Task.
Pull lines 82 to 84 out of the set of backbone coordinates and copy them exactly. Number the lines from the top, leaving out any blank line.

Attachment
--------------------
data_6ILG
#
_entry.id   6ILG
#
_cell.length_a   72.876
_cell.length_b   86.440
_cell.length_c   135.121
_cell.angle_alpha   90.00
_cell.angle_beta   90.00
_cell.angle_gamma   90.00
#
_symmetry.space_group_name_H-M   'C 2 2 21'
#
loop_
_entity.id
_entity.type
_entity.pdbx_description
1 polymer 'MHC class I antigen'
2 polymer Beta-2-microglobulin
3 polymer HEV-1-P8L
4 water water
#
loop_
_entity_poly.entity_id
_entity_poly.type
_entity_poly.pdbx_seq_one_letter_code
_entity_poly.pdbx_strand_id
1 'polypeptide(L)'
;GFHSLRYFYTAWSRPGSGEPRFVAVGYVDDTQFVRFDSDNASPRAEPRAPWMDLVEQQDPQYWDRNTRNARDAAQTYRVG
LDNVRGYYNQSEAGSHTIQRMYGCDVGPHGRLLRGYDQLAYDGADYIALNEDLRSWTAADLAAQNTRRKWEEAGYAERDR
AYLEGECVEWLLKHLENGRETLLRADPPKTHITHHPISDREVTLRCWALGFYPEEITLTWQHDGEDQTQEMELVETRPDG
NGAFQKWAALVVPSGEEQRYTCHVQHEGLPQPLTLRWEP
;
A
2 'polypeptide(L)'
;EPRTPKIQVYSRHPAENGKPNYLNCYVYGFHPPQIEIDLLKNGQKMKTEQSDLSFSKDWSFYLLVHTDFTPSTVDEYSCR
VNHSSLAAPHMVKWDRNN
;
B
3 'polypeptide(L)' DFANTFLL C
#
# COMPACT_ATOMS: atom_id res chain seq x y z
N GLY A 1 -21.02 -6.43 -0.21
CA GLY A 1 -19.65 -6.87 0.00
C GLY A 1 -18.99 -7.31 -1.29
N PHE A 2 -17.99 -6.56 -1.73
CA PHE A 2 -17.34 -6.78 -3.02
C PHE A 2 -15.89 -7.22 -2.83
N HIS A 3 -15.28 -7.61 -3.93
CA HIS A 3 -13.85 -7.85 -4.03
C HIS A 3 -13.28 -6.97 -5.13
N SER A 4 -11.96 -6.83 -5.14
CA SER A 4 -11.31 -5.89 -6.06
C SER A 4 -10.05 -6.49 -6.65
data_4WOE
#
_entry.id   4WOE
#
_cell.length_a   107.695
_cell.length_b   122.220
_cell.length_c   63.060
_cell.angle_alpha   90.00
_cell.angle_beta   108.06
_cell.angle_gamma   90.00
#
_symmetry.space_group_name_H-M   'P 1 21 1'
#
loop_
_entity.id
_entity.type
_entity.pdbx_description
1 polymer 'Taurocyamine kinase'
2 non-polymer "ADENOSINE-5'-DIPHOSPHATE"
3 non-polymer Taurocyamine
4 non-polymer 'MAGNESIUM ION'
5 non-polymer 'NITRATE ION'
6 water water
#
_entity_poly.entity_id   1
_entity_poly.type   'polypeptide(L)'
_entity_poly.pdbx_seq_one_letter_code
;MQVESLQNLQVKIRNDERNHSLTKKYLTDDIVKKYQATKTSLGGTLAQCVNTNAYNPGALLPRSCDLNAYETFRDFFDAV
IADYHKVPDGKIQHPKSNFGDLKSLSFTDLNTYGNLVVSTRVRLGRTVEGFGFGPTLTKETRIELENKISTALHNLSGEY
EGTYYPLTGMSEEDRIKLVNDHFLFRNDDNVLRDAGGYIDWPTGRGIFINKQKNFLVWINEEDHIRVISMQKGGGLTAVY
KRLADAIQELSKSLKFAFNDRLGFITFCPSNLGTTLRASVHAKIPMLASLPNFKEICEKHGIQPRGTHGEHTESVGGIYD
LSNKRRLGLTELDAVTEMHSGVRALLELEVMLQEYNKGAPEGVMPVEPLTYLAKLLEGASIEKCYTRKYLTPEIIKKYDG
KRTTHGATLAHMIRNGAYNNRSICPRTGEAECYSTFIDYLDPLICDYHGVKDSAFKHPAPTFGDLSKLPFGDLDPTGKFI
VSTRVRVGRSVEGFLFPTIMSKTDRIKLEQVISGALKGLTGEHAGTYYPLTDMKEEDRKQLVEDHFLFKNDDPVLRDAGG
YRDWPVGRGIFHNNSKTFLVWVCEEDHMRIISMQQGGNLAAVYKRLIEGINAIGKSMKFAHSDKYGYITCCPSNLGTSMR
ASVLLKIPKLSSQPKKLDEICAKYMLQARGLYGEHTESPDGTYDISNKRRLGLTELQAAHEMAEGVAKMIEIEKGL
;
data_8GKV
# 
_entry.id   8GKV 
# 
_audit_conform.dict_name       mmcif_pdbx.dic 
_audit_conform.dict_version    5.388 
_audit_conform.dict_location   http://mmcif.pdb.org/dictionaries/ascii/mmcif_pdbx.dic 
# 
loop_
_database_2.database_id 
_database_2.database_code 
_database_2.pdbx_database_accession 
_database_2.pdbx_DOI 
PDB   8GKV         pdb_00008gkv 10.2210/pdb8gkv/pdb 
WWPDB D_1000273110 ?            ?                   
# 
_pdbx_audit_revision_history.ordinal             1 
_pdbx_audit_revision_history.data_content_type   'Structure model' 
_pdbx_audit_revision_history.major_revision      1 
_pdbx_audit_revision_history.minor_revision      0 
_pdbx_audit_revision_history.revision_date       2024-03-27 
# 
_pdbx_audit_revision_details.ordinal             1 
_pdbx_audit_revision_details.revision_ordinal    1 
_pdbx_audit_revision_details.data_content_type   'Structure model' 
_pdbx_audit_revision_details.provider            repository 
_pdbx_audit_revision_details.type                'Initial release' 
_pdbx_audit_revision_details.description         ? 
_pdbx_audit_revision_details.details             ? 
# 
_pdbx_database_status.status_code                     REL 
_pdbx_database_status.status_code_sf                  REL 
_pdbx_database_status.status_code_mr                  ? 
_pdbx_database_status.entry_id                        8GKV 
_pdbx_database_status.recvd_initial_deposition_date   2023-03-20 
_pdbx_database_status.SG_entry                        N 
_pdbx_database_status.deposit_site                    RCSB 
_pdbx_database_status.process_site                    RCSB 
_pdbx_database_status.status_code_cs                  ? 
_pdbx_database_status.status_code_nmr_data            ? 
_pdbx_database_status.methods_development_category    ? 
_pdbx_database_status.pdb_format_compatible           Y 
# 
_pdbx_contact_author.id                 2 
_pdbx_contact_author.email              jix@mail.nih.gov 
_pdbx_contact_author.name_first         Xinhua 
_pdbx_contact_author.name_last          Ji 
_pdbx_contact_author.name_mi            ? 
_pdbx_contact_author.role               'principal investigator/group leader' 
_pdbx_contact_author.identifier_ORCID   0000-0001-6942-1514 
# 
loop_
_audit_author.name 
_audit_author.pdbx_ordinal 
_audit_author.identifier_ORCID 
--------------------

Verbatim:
;MQVESLQNLQVKIRNDERNHSLTKKYLTDDIVKKYQATKTSLGGTLAQCVNTNAYNPGALLPRSCDLNAYETFRDFFDAV
IADYHKVPDGKIQHPKSNFGDLKSLSFTDLNTYGNLVVSTRVRLGRTVEGFGFGPTLTKETRIELENKISTALHNLSGEY
EGTYYPLTGMSEEDRIKLVNDHFLFRNDDNVLRDAGGYIDWPTGRGIFINKQKNFLVWINEEDHIRVISMQKGGGLTAVY